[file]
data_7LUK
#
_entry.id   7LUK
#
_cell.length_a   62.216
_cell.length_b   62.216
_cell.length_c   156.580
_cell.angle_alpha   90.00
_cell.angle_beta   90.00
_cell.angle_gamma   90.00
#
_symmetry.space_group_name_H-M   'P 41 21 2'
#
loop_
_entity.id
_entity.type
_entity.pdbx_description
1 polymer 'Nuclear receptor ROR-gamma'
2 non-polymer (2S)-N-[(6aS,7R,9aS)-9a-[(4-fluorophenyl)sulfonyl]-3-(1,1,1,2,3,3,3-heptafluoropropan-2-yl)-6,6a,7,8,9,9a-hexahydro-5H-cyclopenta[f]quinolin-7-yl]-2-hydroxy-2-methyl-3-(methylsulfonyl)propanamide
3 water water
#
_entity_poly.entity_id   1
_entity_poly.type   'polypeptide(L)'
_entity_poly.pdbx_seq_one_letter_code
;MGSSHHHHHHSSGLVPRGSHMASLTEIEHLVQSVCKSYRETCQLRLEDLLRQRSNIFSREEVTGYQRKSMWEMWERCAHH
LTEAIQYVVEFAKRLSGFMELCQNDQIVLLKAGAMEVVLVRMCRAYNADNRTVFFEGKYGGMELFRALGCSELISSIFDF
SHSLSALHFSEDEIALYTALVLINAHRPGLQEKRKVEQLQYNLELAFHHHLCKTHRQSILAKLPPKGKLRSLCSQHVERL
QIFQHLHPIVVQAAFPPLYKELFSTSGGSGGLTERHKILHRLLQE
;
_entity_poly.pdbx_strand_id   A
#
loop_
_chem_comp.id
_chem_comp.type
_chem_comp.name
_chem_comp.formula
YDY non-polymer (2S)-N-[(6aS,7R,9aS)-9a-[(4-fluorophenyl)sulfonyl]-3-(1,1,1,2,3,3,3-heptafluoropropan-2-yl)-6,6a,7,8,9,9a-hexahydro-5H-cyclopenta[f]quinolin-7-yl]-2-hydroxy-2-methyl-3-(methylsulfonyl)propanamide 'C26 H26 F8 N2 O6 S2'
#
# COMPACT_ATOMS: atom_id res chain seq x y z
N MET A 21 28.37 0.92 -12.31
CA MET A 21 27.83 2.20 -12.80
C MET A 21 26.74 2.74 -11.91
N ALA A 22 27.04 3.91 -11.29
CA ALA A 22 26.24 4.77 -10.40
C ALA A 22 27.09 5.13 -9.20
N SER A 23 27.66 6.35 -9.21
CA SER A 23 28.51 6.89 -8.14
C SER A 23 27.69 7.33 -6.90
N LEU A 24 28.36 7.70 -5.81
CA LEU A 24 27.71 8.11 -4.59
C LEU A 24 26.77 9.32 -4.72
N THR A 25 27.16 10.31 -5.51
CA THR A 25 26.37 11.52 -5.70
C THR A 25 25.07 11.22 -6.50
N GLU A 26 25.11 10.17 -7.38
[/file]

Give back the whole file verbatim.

data_7LUK
#
_entry.id   7LUK
#
_cell.length_a   62.216
_cell.length_b   62.216
_cell.length_c   156.580
_cell.angle_alpha   90.00
_cell.angle_beta   90.00
_cell.angle_gamma   90.00
#
_symmetry.space_group_name_H-M   'P 41 21 2'
#
loop_
_entity.id
_entity.type
_entity.pdbx_description
1 polymer 'Nuclear receptor ROR-gamma'
2 non-polymer (2S)-N-[(6aS,7R,9aS)-9a-[(4-fluorophenyl)sulfonyl]-3-(1,1,1,2,3,3,3-heptafluoropropan-2-yl)-6,6a,7,8,9,9a-hexahydro-5H-cyclopenta[f]quinolin-7-yl]-2-hydroxy-2-methyl-3-(methylsulfonyl)propanamide
3 water water
#
_entity_poly.entity_id   1
_entity_poly.type   'polypeptide(L)'
_entity_poly.pdbx_seq_one_letter_code
;MGSSHHHHHHSSGLVPRGSHMASLTEIEHLVQSVCKSYRETCQLRLEDLLRQRSNIFSREEVTGYQRKSMWEMWERCAHH
LTEAIQYVVEFAKRLSGFMELCQNDQIVLLKAGAMEVVLVRMCRAYNADNRTVFFEGKYGGMELFRALGCSELISSIFDF
SHSLSALHFSEDEIALYTALVLINAHRPGLQEKRKVEQLQYNLELAFHHHLCKTHRQSILAKLPPKGKLRSLCSQHVERL
QIFQHLHPIVVQAAFPPLYKELFSTSGGSGGLTERHKILHRLLQE
;
_entity_poly.pdbx_strand_id   A
#
loop_
_chem_comp.id
_chem_comp.type
_chem_comp.name
_chem_comp.formula
YDY non-polymer (2S)-N-[(6aS,7R,9aS)-9a-[(4-fluorophenyl)sulfonyl]-3-(1,1,1,2,3,3,3-heptafluoropropan-2-yl)-6,6a,7,8,9,9a-hexahydro-5H-cyclopenta[f]quinolin-7-yl]-2-hydroxy-2-methyl-3-(methylsulfonyl)propanamide 'C26 H26 F8 N2 O6 S2'
#
# COMPACT_ATOMS: atom_id res chain seq x y z
N MET A 21 28.37 0.92 -12.31
CA MET A 21 27.83 2.20 -12.80
C MET A 21 26.74 2.74 -11.91
N ALA A 22 27.04 3.91 -11.29
CA ALA A 22 26.24 4.77 -10.40
C ALA A 22 27.09 5.13 -9.20
N SER A 23 27.66 6.35 -9.21
CA SER A 23 28.51 6.89 -8.14
C SER A 23 27.69 7.33 -6.90
N LEU A 24 28.36 7.70 -5.81
CA LEU A 24 27.71 8.11 -4.59
C LEU A 24 26.77 9.32 -4.72
N THR A 25 27.16 10.31 -5.51
CA THR A 25 26.37 11.52 -5.70
C THR A 25 25.07 11.22 -6.50
N GLU A 26 25.11 10.17 -7.38